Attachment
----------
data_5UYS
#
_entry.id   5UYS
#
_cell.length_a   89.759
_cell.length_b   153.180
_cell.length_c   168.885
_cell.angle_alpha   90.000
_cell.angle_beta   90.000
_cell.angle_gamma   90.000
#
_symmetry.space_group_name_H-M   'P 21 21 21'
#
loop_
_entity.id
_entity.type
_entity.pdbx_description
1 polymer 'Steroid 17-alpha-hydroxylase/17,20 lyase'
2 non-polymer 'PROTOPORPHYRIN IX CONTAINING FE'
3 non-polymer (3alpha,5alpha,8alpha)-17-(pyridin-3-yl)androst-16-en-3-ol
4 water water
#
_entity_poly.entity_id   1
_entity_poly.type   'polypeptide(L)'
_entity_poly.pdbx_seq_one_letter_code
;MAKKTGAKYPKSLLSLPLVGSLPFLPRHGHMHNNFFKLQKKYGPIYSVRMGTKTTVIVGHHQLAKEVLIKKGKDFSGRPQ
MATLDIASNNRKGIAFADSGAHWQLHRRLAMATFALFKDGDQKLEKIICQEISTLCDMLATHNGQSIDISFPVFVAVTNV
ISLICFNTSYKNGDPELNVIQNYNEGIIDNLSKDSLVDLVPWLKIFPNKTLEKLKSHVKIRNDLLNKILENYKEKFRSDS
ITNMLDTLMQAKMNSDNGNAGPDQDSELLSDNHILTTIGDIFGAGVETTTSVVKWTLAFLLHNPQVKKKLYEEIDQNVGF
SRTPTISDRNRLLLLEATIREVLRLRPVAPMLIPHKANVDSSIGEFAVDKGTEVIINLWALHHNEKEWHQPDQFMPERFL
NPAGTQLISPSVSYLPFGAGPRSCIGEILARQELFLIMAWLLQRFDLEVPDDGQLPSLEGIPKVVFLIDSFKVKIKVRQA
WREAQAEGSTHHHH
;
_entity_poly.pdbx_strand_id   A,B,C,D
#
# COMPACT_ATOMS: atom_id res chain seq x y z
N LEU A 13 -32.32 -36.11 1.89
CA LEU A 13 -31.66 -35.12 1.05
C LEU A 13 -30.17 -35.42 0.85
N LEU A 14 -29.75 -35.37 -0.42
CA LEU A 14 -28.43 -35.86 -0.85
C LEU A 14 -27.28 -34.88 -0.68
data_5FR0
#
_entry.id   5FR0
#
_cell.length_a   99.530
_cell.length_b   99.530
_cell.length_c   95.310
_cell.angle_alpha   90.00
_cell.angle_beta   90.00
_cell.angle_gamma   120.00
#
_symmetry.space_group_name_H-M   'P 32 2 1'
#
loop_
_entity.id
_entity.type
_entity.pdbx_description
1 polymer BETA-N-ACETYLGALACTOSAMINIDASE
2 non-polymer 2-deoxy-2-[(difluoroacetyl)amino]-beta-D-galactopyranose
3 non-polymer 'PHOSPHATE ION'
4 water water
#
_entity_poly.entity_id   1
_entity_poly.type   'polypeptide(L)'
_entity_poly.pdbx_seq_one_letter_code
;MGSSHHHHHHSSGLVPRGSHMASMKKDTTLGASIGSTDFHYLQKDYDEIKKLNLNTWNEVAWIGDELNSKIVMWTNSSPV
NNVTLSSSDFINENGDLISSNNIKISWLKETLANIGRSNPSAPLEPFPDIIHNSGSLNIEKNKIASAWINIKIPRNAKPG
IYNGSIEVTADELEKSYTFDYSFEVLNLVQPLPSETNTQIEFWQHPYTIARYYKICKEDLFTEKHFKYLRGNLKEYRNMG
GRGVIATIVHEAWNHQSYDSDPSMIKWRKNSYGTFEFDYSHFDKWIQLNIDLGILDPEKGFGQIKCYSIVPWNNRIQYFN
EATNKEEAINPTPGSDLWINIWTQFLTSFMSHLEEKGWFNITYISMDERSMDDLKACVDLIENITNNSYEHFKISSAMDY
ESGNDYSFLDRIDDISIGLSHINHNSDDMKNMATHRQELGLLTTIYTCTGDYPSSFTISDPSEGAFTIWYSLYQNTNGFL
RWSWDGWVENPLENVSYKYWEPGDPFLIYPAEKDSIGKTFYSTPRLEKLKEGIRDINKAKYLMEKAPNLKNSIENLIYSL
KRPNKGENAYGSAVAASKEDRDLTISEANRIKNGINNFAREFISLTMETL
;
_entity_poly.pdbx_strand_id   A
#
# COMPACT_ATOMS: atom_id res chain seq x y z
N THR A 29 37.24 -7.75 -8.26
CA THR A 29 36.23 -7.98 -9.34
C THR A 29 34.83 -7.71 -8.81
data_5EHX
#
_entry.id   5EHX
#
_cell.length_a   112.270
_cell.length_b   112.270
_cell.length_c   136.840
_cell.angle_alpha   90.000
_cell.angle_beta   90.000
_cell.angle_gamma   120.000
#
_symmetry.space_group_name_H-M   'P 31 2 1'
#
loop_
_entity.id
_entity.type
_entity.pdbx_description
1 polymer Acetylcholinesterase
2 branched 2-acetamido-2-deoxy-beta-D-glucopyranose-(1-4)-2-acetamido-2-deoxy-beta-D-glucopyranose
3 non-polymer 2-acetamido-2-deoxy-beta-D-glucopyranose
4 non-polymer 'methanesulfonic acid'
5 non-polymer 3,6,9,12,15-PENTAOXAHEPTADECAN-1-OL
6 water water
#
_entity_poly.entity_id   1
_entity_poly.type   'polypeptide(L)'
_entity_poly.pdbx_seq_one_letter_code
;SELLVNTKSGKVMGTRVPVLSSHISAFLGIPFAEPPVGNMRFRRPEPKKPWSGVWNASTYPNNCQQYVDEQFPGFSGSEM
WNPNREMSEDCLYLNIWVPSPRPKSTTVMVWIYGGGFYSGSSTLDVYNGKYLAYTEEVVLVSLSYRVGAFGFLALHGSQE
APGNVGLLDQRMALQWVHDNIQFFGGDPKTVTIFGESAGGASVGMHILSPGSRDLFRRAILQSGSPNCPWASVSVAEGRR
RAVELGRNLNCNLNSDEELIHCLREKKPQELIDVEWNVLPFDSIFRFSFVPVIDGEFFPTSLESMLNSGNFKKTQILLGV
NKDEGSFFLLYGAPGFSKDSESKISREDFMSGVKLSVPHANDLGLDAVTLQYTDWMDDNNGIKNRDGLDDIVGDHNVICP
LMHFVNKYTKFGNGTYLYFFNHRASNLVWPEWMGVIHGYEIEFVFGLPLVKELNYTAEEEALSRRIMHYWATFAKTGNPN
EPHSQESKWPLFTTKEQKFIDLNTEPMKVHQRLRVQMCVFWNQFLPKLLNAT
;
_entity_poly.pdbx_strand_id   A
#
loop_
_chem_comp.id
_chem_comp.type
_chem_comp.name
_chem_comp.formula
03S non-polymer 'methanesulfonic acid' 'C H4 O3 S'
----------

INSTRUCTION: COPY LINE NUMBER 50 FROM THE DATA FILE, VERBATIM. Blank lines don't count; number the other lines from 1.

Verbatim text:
_cell.angle_alpha   90.00